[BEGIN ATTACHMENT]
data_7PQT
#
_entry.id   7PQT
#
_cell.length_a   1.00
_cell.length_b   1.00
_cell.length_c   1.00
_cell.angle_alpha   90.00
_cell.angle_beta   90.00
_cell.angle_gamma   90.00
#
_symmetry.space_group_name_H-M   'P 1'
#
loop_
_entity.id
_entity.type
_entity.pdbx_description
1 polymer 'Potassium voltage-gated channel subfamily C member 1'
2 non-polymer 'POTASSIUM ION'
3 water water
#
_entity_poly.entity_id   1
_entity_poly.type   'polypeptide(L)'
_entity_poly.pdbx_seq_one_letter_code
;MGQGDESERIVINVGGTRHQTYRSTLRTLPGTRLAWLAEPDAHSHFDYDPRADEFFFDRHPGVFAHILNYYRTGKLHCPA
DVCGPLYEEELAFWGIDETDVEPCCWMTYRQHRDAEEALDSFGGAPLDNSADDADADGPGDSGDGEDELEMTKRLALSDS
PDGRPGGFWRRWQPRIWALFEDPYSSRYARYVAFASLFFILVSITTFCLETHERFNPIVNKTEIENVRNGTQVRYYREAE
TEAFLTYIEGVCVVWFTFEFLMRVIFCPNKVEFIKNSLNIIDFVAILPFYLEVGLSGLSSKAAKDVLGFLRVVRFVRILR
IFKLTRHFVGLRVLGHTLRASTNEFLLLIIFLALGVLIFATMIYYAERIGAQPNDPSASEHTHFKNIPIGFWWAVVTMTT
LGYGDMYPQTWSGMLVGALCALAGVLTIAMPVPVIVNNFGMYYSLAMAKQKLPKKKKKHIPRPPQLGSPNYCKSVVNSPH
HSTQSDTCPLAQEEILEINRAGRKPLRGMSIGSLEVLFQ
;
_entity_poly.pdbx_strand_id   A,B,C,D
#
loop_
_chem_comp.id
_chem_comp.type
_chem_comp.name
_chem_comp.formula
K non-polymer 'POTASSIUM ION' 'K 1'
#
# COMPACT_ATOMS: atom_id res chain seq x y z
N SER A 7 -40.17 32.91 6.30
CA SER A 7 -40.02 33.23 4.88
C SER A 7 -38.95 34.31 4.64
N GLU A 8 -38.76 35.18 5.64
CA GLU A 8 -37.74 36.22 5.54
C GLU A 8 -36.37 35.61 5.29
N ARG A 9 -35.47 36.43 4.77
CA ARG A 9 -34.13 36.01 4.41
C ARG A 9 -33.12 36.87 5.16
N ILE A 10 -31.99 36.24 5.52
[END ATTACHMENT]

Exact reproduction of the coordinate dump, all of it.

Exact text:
data_7PQT
#
_entry.id   7PQT
#
_cell.length_a   1.00
_cell.length_b   1.00
_cell.length_c   1.00
_cell.angle_alpha   90.00
_cell.angle_beta   90.00
_cell.angle_gamma   90.00
#
_symmetry.space_group_name_H-M   'P 1'
#
loop_
_entity.id
_entity.type
_entity.pdbx_description
1 polymer 'Potassium voltage-gated channel subfamily C member 1'
2 non-polymer 'POTASSIUM ION'
3 water water
#
_entity_poly.entity_id   1
_entity_poly.type   'polypeptide(L)'
_entity_poly.pdbx_seq_one_letter_code
;MGQGDESERIVINVGGTRHQTYRSTLRTLPGTRLAWLAEPDAHSHFDYDPRADEFFFDRHPGVFAHILNYYRTGKLHCPA
DVCGPLYEEELAFWGIDETDVEPCCWMTYRQHRDAEEALDSFGGAPLDNSADDADADGPGDSGDGEDELEMTKRLALSDS
PDGRPGGFWRRWQPRIWALFEDPYSSRYARYVAFASLFFILVSITTFCLETHERFNPIVNKTEIENVRNGTQVRYYREAE
TEAFLTYIEGVCVVWFTFEFLMRVIFCPNKVEFIKNSLNIIDFVAILPFYLEVGLSGLSSKAAKDVLGFLRVVRFVRILR
IFKLTRHFVGLRVLGHTLRASTNEFLLLIIFLALGVLIFATMIYYAERIGAQPNDPSASEHTHFKNIPIGFWWAVVTMTT
LGYGDMYPQTWSGMLVGALCALAGVLTIAMPVPVIVNNFGMYYSLAMAKQKLPKKKKKHIPRPPQLGSPNYCKSVVNSPH
HSTQSDTCPLAQEEILEINRAGRKPLRGMSIGSLEVLFQ
;
_entity_poly.pdbx_strand_id   A,B,C,D
#
loop_
_chem_comp.id
_chem_comp.type
_chem_comp.name
_chem_comp.formula
K non-polymer 'POTASSIUM ION' 'K 1'
#
# COMPACT_ATOMS: atom_id res chain seq x y z
N SER A 7 -40.17 32.91 6.30
CA SER A 7 -40.02 33.23 4.88
C SER A 7 -38.95 34.31 4.64
N GLU A 8 -38.76 35.18 5.64
CA GLU A 8 -37.74 36.22 5.54
C GLU A 8 -36.37 35.61 5.29
N ARG A 9 -35.47 36.43 4.77
CA ARG A 9 -34.13 36.01 4.41
C ARG A 9 -33.12 36.87 5.16
N ILE A 10 -31.99 36.24 5.52